IDEAS home Printed from
   My bibliography  Save this paper

Policy implementations for organic agriculture: A real options approach


  • Tzouramani, Irene
  • Liontakis, Angelos E.
  • Sintori, Alexandra
  • Alexopoulos, George


Organic farming has experienced a vast increase within the EU, despite the fact that it implies greater risk and uncertainty than that of conventional farming. This is the result of the increased environmental concern and the rising demand for quality food, which led to the implementation of the organic policy scheme. Nevertheless, the production of organic fruits, including cherries, is still limited in the EU. Farmers will adopt this alternative farming system only if the support provided by the existing policy regime out weights the increased risk and uncertainty. This study explores the effectiveness of the current policy measures for the production of organic cherries in Greece, using the real options methodology. The framework of real options analysis is an appropriate form of analysis so as to examine the investment’s profitability under risk and uncertainty and assess the economic incentives offered to organic farmers. The results indicate that the economic incentives provided by the existing policy regime, compensate for the risk and the uncertainty that farmers are undertaking. Furthermore, this study reveals that the profitability of the economic activity explored, lies mainly on the subsidies organic farmers receive.

Suggested Citation

  • Tzouramani, Irene & Liontakis, Angelos E. & Sintori, Alexandra & Alexopoulos, George, 2009. "Policy implementations for organic agriculture: A real options approach," 83rd Annual Conference, March 30 - April 1, 2009, Dublin, Ireland 51079, Agricultural Economics Society.
  • Handle: RePEc:ags:aesc09:51079
    DOI: 10.22004/ag.econ.51079

    Download full text from publisher

    File URL:
    Download Restriction: no

    References listed on IDEAS

    1. Rahim, Afaf H. & van Ierland, Ekko C. & Wesseler, Justus, 2007. "Economic incentives for abandoning or expanding gum arabic production in Sudan," Forest Policy and Economics, Elsevier, vol. 10(1-2), pages 36-47, December.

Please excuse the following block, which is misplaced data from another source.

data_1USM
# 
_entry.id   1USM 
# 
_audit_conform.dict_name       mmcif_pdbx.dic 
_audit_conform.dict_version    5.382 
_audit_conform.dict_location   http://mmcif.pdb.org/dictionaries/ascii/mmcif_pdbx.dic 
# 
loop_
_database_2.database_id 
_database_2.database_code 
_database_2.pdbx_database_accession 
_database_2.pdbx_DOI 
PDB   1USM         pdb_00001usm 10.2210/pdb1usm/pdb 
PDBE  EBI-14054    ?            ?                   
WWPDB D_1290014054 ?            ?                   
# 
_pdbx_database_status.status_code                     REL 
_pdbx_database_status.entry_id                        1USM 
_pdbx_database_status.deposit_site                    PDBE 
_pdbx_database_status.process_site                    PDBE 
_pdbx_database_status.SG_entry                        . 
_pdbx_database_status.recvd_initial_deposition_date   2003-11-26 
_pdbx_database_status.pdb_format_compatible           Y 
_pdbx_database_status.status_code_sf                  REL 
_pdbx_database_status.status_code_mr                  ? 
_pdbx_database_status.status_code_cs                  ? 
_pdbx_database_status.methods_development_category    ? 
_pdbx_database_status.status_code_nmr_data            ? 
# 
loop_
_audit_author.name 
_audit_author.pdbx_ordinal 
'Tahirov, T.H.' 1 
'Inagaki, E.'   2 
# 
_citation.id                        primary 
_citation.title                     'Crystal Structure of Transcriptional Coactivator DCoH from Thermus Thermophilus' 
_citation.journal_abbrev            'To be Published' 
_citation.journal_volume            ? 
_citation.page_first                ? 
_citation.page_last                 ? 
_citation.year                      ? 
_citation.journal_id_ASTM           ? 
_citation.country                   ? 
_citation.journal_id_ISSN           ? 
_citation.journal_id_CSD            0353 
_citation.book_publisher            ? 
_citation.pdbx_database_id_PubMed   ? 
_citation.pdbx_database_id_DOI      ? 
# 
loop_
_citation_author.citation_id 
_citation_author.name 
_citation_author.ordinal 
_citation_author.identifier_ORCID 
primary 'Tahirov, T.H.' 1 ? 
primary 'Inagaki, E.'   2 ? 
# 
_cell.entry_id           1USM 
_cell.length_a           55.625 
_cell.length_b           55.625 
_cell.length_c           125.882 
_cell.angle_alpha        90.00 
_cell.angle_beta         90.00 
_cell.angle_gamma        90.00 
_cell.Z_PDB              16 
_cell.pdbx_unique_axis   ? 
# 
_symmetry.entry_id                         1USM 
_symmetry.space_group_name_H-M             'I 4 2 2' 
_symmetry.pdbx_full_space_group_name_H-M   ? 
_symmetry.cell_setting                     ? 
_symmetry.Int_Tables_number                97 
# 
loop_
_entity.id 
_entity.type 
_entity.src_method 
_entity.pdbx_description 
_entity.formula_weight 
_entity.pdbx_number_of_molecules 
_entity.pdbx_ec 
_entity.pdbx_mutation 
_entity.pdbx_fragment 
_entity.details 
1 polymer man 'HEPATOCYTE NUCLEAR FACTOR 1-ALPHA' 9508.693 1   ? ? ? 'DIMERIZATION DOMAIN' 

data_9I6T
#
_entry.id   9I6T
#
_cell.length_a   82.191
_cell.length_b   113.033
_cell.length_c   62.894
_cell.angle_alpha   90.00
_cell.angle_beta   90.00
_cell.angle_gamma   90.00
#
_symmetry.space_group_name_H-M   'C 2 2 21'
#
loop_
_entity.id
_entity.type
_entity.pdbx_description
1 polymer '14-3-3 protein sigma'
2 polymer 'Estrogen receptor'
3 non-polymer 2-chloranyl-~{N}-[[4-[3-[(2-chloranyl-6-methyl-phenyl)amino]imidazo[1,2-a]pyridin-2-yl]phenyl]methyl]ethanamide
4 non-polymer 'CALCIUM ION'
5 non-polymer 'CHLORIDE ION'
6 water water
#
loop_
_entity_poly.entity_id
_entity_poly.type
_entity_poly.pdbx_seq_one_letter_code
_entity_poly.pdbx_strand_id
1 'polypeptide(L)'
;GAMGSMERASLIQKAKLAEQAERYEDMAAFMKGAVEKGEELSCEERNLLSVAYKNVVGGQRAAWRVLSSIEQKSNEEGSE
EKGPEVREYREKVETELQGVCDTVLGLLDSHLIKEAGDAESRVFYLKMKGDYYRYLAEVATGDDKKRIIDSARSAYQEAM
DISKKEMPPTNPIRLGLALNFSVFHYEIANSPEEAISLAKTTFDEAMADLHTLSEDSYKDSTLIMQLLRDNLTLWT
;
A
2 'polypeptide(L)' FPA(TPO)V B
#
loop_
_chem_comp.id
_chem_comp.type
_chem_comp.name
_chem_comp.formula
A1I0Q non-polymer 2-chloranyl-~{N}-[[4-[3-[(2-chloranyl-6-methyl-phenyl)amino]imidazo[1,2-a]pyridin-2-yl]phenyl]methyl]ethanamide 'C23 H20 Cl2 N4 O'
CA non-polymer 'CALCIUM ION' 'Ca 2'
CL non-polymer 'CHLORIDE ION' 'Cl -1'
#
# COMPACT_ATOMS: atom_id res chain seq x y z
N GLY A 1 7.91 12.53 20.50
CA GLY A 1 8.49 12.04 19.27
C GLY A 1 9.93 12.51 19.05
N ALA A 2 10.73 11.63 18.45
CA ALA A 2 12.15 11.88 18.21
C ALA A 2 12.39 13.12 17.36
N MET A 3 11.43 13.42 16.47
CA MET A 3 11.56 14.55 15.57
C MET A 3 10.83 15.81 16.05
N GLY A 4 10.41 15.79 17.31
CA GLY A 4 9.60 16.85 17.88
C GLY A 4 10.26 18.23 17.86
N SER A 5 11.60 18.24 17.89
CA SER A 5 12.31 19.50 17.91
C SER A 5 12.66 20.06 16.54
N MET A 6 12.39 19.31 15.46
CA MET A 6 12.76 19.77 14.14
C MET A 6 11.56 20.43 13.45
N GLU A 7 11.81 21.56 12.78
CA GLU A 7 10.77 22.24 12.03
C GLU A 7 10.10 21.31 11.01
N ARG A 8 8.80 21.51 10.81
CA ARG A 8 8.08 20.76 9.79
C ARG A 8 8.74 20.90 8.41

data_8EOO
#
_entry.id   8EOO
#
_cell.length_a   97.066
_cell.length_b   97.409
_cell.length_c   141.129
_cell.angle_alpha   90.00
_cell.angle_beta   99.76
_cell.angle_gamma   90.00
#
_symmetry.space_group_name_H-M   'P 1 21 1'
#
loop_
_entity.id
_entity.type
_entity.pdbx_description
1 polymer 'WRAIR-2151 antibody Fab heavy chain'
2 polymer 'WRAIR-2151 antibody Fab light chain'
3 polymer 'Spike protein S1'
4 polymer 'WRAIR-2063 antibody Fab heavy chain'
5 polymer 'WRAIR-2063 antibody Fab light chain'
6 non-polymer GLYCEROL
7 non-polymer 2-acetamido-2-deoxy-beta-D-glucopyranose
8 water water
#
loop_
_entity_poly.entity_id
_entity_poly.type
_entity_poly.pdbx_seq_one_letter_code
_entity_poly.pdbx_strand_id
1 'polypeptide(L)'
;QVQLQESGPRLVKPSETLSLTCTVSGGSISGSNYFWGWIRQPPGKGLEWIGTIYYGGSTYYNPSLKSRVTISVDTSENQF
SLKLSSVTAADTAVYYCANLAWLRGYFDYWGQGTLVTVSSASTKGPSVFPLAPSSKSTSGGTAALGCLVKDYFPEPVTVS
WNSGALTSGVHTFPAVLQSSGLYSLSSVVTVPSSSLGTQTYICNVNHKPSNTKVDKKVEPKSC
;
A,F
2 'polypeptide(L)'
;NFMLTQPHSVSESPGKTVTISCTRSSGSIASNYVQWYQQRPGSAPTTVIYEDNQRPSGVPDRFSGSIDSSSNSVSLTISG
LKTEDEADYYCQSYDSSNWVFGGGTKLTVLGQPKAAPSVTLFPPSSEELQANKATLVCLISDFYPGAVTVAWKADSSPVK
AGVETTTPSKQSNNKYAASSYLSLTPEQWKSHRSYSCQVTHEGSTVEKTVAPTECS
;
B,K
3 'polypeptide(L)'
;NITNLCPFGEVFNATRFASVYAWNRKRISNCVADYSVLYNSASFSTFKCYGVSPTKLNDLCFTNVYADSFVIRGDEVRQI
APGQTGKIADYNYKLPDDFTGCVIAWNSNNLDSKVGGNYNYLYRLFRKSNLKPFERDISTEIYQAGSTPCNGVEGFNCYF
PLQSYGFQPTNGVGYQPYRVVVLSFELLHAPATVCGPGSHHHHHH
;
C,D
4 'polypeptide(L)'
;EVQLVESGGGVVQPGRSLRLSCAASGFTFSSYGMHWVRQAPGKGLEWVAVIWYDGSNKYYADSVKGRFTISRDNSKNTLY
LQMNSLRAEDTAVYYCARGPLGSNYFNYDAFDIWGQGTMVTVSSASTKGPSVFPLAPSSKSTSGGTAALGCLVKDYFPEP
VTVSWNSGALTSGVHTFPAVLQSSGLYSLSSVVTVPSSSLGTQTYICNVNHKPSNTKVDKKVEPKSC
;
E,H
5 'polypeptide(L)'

Full references (including those not matched with items on IDEAS)

    More about this item


    Agricultural and Food Policy;

    NEP fields

    This paper has been announced in the following NEP Reports:


    Access and download statistics


    All material on this site has been provided by the respective publishers and authors. You can help correct errors and omissions. When requesting a correction, please mention this item's handle: RePEc:ags:aesc09:51079. See general information about how to correct material in RePEc.

    For technical questions regarding this item, or to correct its authors, title, abstract, bibliographic or download information, contact: (AgEcon Search). General contact details of provider: .

    If you have authored this item and are not yet registered with RePEc, we encourage you to do it here. This allows to link your profile to this item. It also allows you to accept potential citations to this item that we are uncertain about.

    If CitEc recognized a reference but did not link an item in RePEc to it, you can help with this form .

    If you know of missing items citing this one, you can help us creating those links by adding the relevant references in the same way as above, for each refering item. If you are a registered author of this item, you may also want to check the "citations" tab in your RePEc Author Service profile, as there may be some citations waiting for confirmation.

    Please note that corrections may take a couple of weeks to filter through the various RePEc services.

    IDEAS is a RePEc service hosted by the Research Division of the Federal Reserve Bank of St. Louis . RePEc uses bibliographic data supplied by the respective publishers.